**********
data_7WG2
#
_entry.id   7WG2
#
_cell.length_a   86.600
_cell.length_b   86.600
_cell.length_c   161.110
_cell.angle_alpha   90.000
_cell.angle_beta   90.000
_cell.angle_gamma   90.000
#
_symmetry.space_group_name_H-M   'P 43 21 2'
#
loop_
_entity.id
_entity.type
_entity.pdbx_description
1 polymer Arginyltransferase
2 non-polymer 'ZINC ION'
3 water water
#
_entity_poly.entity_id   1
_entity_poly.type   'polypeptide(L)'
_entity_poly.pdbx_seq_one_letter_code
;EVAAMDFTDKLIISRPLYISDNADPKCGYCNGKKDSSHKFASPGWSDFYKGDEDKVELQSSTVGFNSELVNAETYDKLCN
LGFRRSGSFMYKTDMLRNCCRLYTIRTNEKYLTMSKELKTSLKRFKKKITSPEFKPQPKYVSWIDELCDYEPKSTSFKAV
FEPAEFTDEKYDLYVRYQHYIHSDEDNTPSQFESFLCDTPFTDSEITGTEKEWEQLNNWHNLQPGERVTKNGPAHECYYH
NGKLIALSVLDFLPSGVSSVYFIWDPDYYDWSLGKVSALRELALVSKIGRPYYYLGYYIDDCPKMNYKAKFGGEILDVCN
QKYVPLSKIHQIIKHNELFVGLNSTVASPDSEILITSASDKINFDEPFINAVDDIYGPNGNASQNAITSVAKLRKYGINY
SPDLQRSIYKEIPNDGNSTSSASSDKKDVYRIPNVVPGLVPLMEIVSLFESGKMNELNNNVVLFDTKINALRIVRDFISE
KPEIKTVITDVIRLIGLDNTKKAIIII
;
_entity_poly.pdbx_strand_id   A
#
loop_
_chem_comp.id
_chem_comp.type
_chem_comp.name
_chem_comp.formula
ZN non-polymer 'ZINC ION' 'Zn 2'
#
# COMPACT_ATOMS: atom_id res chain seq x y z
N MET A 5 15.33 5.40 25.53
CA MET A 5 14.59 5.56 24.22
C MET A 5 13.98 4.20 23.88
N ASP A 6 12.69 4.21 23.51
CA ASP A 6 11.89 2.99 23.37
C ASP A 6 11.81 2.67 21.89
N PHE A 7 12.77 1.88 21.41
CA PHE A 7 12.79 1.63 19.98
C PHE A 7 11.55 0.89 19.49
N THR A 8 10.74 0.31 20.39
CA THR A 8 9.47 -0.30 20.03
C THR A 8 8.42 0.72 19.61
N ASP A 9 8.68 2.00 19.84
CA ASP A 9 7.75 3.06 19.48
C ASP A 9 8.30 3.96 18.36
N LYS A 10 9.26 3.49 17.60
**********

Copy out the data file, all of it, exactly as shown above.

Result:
data_7WG2
#
_entry.id   7WG2
#
_cell.length_a   86.600
_cell.length_b   86.600
_cell.length_c   161.110
_cell.angle_alpha   90.000
_cell.angle_beta   90.000
_cell.angle_gamma   90.000
#
_symmetry.space_group_name_H-M   'P 43 21 2'
#
loop_
_entity.id
_entity.type
_entity.pdbx_description
1 polymer Arginyltransferase
2 non-polymer 'ZINC ION'
3 water water
#
_entity_poly.entity_id   1
_entity_poly.type   'polypeptide(L)'
_entity_poly.pdbx_seq_one_letter_code
;EVAAMDFTDKLIISRPLYISDNADPKCGYCNGKKDSSHKFASPGWSDFYKGDEDKVELQSSTVGFNSELVNAETYDKLCN
LGFRRSGSFMYKTDMLRNCCRLYTIRTNEKYLTMSKELKTSLKRFKKKITSPEFKPQPKYVSWIDELCDYEPKSTSFKAV
FEPAEFTDEKYDLYVRYQHYIHSDEDNTPSQFESFLCDTPFTDSEITGTEKEWEQLNNWHNLQPGERVTKNGPAHECYYH
NGKLIALSVLDFLPSGVSSVYFIWDPDYYDWSLGKVSALRELALVSKIGRPYYYLGYYIDDCPKMNYKAKFGGEILDVCN
QKYVPLSKIHQIIKHNELFVGLNSTVASPDSEILITSASDKINFDEPFINAVDDIYGPNGNASQNAITSVAKLRKYGINY
SPDLQRSIYKEIPNDGNSTSSASSDKKDVYRIPNVVPGLVPLMEIVSLFESGKMNELNNNVVLFDTKINALRIVRDFISE
KPEIKTVITDVIRLIGLDNTKKAIIII
;
_entity_poly.pdbx_strand_id   A
#
loop_
_chem_comp.id
_chem_comp.type
_chem_comp.name
_chem_comp.formula
ZN non-polymer 'ZINC ION' 'Zn 2'
#
# COMPACT_ATOMS: atom_id res chain seq x y z
N MET A 5 15.33 5.40 25.53
CA MET A 5 14.59 5.56 24.22
C MET A 5 13.98 4.20 23.88
N ASP A 6 12.69 4.21 23.51
CA ASP A 6 11.89 2.99 23.37
C ASP A 6 11.81 2.67 21.89
N PHE A 7 12.77 1.88 21.41
CA PHE A 7 12.79 1.63 19.98
C PHE A 7 11.55 0.89 19.49
N THR A 8 10.74 0.31 20.39
CA THR A 8 9.47 -0.30 20.03
C THR A 8 8.42 0.72 19.61
N ASP A 9 8.68 2.00 19.84
CA ASP A 9 7.75 3.06 19.48
C ASP A 9 8.30 3.96 18.36
N LYS A 10 9.26 3.49 17.60